Kvass

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Kvass

 

(Russian, kvas), a refreshing drink, dating from Kievan Rus’.

Kvass is usually made from malt (rye or barley), rye flour, sugar and mint. A kvass wort is prepared and then fermented with the aid of a combined culture of kvass yeast and lactic acid bacteria. The wort is kept at 20°-25°C for six to 12 hours to complete fermenting process. The kvass is cooled to 10°-15°C and poured off, with the yeast being left in the primary vessel; the kvass is then filtered and poured into barrels and bottles. Kvass concentrates, which are easily prepared at home, are available. Other kvasses are made of fruits and berries, including apples, lemons, and cranberries.

References in periodicals archive ?
Kwass connects the story of Mandrin's short-lived reign of terror in 1754, which spawned a vast literature glorifying him and inspired political economists to develop powerful critiques of mercantilist economic regulation, to the outbreak of the French Revolution in 1789, when crowds throughout the country targeted the General Farm's toll booths and offices.
Nevertheless, Kwass makes a convincing case for "globalizing" the story of the underground economy in eighteenth-century France, showing the many parallels between contraband networks in that period and those operating in the world today.
Kwass interprets Mandrin's novel gestures as representing an alternative economy, one more popular and moral.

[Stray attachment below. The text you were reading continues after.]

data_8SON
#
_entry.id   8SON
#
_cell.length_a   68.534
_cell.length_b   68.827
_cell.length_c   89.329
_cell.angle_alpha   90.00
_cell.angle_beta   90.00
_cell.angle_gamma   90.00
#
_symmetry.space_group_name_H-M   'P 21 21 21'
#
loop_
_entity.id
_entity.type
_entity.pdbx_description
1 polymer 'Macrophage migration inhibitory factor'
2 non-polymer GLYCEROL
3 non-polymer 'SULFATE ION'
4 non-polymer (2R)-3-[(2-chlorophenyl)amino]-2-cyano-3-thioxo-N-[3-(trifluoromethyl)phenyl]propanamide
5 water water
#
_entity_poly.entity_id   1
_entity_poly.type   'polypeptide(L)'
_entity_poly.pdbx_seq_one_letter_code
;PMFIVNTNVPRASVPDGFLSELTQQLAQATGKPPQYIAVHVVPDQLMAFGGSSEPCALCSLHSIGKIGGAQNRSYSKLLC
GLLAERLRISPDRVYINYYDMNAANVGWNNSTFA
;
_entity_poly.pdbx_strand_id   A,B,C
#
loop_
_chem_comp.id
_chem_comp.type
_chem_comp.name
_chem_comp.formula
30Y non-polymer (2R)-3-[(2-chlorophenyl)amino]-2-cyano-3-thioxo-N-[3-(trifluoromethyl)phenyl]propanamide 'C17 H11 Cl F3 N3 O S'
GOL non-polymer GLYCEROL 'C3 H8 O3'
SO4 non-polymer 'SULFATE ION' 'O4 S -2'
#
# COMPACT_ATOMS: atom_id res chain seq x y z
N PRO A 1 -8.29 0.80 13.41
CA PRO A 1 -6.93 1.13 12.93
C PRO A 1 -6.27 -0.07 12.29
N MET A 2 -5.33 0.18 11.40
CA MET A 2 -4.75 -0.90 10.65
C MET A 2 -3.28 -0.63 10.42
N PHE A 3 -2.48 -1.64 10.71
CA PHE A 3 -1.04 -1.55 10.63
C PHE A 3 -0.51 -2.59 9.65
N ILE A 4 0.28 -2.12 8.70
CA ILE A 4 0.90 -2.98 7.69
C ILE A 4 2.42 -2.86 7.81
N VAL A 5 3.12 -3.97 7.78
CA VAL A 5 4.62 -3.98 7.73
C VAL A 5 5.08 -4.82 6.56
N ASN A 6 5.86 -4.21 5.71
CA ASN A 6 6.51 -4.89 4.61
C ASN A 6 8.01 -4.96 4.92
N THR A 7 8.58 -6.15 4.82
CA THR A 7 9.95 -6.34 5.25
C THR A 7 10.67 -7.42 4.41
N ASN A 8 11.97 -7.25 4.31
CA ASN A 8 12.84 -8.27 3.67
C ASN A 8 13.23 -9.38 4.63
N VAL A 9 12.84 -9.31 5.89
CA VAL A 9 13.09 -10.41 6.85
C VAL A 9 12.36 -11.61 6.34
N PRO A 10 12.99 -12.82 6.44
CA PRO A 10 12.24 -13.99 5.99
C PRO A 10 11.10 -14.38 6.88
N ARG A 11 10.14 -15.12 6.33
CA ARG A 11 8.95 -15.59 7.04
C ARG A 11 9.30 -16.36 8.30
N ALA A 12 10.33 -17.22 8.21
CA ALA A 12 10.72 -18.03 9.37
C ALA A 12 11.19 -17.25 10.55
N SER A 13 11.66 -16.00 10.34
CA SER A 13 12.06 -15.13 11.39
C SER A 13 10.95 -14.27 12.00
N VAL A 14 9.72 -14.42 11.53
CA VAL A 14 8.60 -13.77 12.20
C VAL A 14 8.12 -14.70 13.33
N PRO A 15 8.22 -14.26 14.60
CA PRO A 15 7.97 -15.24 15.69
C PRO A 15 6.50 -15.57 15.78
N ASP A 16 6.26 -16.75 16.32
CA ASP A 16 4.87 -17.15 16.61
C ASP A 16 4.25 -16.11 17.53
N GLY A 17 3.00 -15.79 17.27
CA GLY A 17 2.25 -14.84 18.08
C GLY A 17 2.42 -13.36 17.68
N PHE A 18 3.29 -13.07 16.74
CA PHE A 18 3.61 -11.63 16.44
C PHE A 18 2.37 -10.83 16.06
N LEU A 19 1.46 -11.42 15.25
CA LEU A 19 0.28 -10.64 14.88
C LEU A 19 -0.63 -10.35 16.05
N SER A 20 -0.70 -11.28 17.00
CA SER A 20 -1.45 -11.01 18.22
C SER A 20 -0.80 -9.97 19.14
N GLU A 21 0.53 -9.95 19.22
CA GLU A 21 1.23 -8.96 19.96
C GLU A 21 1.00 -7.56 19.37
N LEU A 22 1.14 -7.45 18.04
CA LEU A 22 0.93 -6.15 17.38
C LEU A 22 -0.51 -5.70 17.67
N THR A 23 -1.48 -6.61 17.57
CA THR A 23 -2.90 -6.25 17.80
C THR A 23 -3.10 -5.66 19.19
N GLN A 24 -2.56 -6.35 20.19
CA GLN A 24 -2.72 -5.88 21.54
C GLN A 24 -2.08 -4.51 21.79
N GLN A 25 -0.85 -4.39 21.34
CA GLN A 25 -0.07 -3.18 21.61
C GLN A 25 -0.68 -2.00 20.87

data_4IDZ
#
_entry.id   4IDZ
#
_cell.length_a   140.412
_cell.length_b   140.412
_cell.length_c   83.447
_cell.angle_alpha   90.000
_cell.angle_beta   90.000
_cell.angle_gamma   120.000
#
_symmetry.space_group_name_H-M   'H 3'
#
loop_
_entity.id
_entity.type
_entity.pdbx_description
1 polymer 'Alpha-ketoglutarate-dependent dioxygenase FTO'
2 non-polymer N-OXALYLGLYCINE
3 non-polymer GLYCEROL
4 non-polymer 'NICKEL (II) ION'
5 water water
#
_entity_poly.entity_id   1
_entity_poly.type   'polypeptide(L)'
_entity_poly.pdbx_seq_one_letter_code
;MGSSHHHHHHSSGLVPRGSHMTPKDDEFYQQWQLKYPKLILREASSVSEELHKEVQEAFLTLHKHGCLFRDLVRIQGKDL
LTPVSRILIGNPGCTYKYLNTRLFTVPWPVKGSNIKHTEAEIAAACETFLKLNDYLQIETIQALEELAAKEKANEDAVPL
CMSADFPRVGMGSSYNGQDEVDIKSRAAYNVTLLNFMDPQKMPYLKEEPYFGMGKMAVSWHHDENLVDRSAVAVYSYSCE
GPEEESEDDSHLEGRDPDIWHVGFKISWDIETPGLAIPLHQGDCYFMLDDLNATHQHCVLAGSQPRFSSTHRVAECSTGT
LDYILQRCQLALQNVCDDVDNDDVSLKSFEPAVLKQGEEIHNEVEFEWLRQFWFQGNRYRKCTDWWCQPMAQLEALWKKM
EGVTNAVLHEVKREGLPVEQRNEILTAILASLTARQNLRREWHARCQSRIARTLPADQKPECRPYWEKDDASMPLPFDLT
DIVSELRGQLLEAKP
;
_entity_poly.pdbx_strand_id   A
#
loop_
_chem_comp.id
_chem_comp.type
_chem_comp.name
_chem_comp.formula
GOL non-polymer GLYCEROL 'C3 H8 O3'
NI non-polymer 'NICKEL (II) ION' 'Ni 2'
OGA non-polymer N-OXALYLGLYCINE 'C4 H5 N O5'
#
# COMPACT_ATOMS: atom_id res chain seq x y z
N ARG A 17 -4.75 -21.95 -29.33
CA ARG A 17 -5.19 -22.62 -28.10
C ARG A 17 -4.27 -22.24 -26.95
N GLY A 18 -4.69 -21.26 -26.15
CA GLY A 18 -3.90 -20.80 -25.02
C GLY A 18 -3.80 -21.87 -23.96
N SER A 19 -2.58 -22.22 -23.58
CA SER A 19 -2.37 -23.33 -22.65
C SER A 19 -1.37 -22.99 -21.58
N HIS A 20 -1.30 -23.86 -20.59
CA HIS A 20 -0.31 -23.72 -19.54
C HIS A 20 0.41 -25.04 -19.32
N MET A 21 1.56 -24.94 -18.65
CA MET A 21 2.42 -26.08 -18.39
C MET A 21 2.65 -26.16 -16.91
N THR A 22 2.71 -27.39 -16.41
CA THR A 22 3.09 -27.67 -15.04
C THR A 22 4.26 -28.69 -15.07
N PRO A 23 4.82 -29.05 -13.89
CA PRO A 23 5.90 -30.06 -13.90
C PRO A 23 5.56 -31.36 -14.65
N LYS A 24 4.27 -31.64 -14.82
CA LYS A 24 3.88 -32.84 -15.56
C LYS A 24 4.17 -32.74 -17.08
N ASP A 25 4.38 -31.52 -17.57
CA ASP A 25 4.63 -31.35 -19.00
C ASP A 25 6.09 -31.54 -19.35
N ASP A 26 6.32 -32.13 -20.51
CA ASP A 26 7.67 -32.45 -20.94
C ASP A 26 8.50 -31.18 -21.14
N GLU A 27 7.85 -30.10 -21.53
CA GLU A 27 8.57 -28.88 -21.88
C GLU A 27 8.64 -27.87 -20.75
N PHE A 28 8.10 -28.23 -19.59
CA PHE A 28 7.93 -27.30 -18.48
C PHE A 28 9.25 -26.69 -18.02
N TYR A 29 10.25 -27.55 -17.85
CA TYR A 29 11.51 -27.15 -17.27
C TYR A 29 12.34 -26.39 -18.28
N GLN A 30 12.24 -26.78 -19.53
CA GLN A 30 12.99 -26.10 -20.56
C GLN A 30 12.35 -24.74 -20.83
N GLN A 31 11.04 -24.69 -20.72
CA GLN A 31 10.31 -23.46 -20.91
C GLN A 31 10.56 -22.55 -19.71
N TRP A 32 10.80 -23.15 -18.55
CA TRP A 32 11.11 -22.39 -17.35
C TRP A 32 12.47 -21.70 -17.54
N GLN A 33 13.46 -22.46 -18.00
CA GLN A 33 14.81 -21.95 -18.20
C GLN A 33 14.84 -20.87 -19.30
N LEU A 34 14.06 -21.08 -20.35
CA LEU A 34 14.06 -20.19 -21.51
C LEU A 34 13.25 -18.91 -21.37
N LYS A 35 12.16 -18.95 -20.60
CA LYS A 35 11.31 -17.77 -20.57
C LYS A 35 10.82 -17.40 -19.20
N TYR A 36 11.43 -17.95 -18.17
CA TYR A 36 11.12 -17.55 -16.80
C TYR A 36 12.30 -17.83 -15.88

They examine the nobility from three perspectives: the economy (Michael Kwass, Gail Bossenga, Robert M.
DAWSON, ASPEN INSTITUTE, JOBS AND THE URBAN POOR: PRIVATELY INITIATED SECTORAL STRATEGIES 4 (1995); BETH SIEGEL & PETER KWASS, JOBS AND THE URBAN POOR: PUBLICLY INITIATED SECTORAL STRATEGIES 10 (1995).
More than a half-century later, Michael Kwass has undertaken the daunting task of untangling the complex tax system that prevailed in eighteenth-century France.
In an especially interesting essay on noble display, Michael Kwass considers how conspicuous expenditure was a central part of what was expected in noble dress when the Estates-General met at Versailles in 1789.
Dies konnte auch bei dem setukesischen Volkslied mit tarenda der Fall sein, denn die Verse Naio iks targast vasta lausui:/ Esi om meil taari tarenda,/ Esi ollut kelderista,/ Modu iks musta kamberista 'Das Madchen klug antwortete: Selbst haben wir Kwass im Hause, Selbst aus dem Keller, schwarzer Met aus der Kammer' verteilen sich in anderen Liedvarianten so im Dialog zwischen Madchen und Knaben, dass an Stelle von tarenda der Inessiv tarena 'in der Stube' zusammen mit dem dazugehorigen Parallelvers kelderin 'im Keller' auftritt, dem wiederum die Elativformen erst mit den Antworten des Knaben folgen.